Goal nearly metBy Susan Kreifels
to build Filipino center
A professional fund-raiser here for the last 25 years calls the Filipino community here the "greatest group of people I've ever worked with."
That's why Chuck McLemore feels sure their dream of a Filipino community center at the abandoned sugar mill in Waipahu will become reality by early next year with a groundbreaking.
Almost half of the $13 million needed for land and construction has already been raised in money, property and in-kind contributions, said McLemore of Creative Fund Raising Associates Inc. He is hopeful the city will approve an extra $1 million in the next week.
Major contributions include $50,000 each from Pacific Guardian Life Insurance Co., the Bank of Hawaii and three private individuals, McLemore said. He hopes First Hawaiian Bank will follow.
Amfac donated 2 acres of sugar mill land worth $3 million.
A key in the fund raising, McLemore said, is the focus on using the facility to provide human services in addition to being a culture and arts center, plus collaborations with other organizations, such as the nearby YMCA, to provide services the community needs.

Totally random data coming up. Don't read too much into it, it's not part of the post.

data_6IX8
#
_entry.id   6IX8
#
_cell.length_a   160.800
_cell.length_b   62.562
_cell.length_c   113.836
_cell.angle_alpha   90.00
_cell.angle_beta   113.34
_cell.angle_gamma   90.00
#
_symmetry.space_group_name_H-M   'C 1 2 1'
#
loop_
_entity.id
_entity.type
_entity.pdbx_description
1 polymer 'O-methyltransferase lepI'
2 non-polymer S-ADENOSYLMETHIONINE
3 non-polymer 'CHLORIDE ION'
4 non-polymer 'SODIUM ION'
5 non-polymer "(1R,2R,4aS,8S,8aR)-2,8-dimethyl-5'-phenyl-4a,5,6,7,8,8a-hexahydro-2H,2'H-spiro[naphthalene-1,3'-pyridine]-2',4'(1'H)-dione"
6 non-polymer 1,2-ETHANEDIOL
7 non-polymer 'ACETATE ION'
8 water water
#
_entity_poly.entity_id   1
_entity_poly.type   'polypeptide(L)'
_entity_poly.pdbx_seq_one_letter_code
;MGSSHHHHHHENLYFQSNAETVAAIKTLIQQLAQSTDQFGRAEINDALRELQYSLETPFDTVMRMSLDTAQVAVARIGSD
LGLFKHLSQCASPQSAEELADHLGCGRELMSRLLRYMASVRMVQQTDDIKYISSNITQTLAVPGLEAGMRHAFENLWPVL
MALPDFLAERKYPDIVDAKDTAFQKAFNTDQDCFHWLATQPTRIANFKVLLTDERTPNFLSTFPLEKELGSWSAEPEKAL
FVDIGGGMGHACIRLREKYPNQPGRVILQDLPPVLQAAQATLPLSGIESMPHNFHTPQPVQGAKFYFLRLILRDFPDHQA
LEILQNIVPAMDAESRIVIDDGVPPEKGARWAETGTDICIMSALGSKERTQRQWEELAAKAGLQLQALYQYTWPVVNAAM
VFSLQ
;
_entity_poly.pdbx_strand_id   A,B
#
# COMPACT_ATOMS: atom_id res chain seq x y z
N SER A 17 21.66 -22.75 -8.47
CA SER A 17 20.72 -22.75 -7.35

"This is an underserved population in terms of human services," McLemore said about the Filipino community, which in the 1990 census totaled close to 169,000 people -- 15.2 percent of the state's population and the third-largest ethnic community.
"We're getting a very strong response from everybody," he added.
Center activities will include Healthy Start for young children, immigration services, senior activities, wellness and prevention programs, youth programs, and "microenterprise training."
McLemore said the center has raised about $6 million of the targeted $13 million. Organizers also want to raise a $2 million endowment.
Their target date for all funds: December next year.
Ruth Academia Baker, a second-generation Filipino on the center's executive committee, believes it's "about time our ethnic group has something like this in Hawaii."
"We've made so many inroads in so many areas: politically, culturally and business," Baker said. "It's time to have something as a gift to the community."